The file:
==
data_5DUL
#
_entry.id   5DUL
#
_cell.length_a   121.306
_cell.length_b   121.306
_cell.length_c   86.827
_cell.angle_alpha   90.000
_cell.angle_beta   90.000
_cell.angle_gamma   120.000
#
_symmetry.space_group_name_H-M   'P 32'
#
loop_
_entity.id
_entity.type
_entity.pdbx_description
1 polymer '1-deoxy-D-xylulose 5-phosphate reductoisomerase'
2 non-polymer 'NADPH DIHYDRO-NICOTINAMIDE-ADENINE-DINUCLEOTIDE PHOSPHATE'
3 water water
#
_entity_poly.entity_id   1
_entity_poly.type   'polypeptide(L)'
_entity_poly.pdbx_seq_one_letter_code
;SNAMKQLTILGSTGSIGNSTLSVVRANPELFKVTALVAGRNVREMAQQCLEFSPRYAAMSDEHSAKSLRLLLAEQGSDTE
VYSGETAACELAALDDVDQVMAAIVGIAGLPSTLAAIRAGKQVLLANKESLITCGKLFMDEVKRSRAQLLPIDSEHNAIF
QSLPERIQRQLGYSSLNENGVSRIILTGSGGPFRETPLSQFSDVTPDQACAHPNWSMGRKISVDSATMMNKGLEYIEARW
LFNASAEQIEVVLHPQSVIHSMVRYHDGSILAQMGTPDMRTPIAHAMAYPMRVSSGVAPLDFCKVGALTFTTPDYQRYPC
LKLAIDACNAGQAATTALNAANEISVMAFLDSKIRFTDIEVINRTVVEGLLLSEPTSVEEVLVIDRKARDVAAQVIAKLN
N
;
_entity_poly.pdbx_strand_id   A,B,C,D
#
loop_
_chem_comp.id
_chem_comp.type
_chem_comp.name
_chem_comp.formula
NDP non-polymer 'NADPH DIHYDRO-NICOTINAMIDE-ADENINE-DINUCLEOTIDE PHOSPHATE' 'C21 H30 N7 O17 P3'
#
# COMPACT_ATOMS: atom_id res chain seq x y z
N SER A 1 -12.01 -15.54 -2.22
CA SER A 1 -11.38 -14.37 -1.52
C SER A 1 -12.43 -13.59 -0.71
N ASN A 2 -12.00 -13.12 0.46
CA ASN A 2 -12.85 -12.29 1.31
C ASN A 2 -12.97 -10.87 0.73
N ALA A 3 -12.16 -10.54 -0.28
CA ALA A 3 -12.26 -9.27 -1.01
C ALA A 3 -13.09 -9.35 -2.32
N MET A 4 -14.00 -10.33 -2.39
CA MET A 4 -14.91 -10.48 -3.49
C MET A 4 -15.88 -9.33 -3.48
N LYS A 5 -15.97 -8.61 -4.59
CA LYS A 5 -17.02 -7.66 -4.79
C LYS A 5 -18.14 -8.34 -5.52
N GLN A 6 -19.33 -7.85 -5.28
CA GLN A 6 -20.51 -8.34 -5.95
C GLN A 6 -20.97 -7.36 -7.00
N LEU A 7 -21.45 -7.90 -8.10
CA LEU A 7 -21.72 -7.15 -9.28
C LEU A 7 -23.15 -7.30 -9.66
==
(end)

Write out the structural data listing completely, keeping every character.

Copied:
data_5DUL
#
_entry.id   5DUL
#
_cell.length_a   121.306
_cell.length_b   121.306
_cell.length_c   86.827
_cell.angle_alpha   90.000
_cell.angle_beta   90.000
_cell.angle_gamma   120.000
#
_symmetry.space_group_name_H-M   'P 32'
#
loop_
_entity.id
_entity.type
_entity.pdbx_description
1 polymer '1-deoxy-D-xylulose 5-phosphate reductoisomerase'
2 non-polymer 'NADPH DIHYDRO-NICOTINAMIDE-ADENINE-DINUCLEOTIDE PHOSPHATE'
3 water water
#
_entity_poly.entity_id   1
_entity_poly.type   'polypeptide(L)'
_entity_poly.pdbx_seq_one_letter_code
;SNAMKQLTILGSTGSIGNSTLSVVRANPELFKVTALVAGRNVREMAQQCLEFSPRYAAMSDEHSAKSLRLLLAEQGSDTE
VYSGETAACELAALDDVDQVMAAIVGIAGLPSTLAAIRAGKQVLLANKESLITCGKLFMDEVKRSRAQLLPIDSEHNAIF
QSLPERIQRQLGYSSLNENGVSRIILTGSGGPFRETPLSQFSDVTPDQACAHPNWSMGRKISVDSATMMNKGLEYIEARW
LFNASAEQIEVVLHPQSVIHSMVRYHDGSILAQMGTPDMRTPIAHAMAYPMRVSSGVAPLDFCKVGALTFTTPDYQRYPC
LKLAIDACNAGQAATTALNAANEISVMAFLDSKIRFTDIEVINRTVVEGLLLSEPTSVEEVLVIDRKARDVAAQVIAKLN
N
;
_entity_poly.pdbx_strand_id   A,B,C,D
#
loop_
_chem_comp.id
_chem_comp.type
_chem_comp.name
_chem_comp.formula
NDP non-polymer 'NADPH DIHYDRO-NICOTINAMIDE-ADENINE-DINUCLEOTIDE PHOSPHATE' 'C21 H30 N7 O17 P3'
#
# COMPACT_ATOMS: atom_id res chain seq x y z
N SER A 1 -12.01 -15.54 -2.22
CA SER A 1 -11.38 -14.37 -1.52
C SER A 1 -12.43 -13.59 -0.71
N ASN A 2 -12.00 -13.12 0.46
CA ASN A 2 -12.85 -12.29 1.31
C ASN A 2 -12.97 -10.87 0.73
N ALA A 3 -12.16 -10.54 -0.28
CA ALA A 3 -12.26 -9.27 -1.01
C ALA A 3 -13.09 -9.35 -2.32
N MET A 4 -14.00 -10.33 -2.39
CA MET A 4 -14.91 -10.48 -3.49
C MET A 4 -15.88 -9.33 -3.48
N LYS A 5 -15.97 -8.61 -4.59
CA LYS A 5 -17.02 -7.66 -4.79
C LYS A 5 -18.14 -8.34 -5.52
N GLN A 6 -19.33 -7.85 -5.28
CA GLN A 6 -20.51 -8.34 -5.95
C GLN A 6 -20.97 -7.36 -7.00
N LEU A 7 -21.45 -7.90 -8.10
CA LEU A 7 -21.72 -7.15 -9.28
C LEU A 7 -23.15 -7.30 -9.66